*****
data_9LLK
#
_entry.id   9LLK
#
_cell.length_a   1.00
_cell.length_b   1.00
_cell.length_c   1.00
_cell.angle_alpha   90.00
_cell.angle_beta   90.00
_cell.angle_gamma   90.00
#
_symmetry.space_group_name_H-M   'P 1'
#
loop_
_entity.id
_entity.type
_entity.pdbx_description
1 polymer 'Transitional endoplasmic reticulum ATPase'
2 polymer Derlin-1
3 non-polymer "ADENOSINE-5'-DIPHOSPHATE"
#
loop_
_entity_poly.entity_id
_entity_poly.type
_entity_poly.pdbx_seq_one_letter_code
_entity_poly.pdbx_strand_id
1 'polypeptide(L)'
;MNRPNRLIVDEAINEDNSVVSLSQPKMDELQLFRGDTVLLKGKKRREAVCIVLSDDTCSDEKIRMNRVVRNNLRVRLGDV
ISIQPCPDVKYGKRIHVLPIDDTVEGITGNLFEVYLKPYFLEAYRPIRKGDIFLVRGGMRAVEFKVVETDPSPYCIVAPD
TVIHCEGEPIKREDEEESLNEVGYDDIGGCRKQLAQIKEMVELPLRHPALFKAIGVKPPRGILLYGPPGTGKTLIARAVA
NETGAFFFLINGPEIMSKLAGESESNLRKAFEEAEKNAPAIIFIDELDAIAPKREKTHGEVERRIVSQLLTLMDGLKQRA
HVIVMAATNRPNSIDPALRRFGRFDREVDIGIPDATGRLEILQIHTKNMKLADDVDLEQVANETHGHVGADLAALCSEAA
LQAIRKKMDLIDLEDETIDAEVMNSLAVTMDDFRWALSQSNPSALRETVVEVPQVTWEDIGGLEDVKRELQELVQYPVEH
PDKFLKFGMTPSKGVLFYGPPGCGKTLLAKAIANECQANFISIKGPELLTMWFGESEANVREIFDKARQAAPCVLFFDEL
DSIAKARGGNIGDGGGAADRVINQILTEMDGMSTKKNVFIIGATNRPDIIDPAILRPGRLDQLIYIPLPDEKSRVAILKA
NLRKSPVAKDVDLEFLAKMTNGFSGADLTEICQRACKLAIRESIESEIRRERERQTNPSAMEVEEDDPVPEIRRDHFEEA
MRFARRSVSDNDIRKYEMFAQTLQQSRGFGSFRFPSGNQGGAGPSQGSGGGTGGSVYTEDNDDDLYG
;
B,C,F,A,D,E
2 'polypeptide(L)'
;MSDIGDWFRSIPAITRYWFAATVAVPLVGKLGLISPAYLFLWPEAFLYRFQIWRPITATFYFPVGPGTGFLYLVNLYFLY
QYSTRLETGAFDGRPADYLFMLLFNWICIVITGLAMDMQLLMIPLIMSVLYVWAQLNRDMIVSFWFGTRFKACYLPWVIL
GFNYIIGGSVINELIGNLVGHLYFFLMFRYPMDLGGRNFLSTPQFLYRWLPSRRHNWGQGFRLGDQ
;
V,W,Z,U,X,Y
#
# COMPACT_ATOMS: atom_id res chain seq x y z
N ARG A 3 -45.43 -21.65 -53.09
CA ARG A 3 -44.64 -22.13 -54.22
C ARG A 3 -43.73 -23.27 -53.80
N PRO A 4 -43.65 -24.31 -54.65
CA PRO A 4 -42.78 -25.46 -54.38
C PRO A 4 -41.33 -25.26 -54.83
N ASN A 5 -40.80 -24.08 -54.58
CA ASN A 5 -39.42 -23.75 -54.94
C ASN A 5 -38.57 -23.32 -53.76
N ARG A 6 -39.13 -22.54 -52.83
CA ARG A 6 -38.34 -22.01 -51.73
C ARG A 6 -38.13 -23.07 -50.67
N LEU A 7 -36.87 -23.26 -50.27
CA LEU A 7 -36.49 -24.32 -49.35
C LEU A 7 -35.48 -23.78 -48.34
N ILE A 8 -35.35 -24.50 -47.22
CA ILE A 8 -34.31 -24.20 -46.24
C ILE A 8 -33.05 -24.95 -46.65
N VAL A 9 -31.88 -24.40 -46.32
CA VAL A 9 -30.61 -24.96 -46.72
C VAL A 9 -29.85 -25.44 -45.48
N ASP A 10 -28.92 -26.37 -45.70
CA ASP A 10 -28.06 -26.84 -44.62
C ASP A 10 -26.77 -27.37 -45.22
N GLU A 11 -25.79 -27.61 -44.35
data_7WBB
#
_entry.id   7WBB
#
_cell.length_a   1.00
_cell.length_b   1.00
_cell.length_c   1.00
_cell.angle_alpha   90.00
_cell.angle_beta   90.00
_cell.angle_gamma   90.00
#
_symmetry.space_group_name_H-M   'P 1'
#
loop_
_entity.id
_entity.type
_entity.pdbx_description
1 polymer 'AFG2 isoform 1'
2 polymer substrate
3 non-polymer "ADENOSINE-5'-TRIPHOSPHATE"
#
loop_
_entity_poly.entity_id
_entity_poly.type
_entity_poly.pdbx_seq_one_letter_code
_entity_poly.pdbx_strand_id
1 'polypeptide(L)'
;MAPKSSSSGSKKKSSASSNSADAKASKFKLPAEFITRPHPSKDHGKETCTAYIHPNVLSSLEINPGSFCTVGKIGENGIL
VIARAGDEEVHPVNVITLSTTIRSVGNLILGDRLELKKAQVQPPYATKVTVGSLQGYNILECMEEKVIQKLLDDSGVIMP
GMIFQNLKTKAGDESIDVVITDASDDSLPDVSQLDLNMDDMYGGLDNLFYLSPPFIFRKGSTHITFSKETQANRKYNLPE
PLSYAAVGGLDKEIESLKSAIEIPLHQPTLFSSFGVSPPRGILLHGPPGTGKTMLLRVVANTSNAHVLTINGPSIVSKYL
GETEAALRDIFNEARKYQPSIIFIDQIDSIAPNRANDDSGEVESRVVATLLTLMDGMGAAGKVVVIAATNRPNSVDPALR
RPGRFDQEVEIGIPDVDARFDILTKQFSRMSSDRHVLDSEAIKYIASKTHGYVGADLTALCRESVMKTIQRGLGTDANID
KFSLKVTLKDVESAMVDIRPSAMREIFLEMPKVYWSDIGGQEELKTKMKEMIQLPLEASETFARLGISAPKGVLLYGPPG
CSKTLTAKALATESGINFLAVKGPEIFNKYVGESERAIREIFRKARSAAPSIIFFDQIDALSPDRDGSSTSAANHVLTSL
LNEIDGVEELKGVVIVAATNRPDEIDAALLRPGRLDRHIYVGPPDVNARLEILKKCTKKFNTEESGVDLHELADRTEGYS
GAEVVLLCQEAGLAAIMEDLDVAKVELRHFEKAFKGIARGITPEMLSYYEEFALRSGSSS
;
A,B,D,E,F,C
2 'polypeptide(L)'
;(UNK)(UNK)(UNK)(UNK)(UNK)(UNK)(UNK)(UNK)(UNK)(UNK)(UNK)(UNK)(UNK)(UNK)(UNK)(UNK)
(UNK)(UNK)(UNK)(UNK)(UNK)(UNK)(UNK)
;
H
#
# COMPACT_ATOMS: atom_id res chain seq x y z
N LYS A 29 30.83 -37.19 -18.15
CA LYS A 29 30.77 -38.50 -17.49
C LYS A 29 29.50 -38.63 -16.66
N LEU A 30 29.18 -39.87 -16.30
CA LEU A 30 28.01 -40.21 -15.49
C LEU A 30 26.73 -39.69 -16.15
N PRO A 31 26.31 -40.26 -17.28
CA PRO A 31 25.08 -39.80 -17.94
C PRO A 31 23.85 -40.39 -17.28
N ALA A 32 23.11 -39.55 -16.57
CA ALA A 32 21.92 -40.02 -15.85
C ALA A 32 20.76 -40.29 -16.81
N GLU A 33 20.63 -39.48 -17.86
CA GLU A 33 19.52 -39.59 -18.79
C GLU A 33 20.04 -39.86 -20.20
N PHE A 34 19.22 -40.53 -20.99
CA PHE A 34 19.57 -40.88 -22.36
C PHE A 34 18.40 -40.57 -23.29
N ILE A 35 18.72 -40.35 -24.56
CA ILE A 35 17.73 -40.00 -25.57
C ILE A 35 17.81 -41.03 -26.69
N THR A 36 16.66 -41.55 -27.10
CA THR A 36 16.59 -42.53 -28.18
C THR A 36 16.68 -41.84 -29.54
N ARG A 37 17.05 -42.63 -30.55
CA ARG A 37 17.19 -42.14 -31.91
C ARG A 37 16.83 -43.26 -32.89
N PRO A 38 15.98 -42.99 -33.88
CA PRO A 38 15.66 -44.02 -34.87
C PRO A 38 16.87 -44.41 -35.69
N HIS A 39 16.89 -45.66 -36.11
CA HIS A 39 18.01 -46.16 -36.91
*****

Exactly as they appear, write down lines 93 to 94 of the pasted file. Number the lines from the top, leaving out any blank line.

#
loop_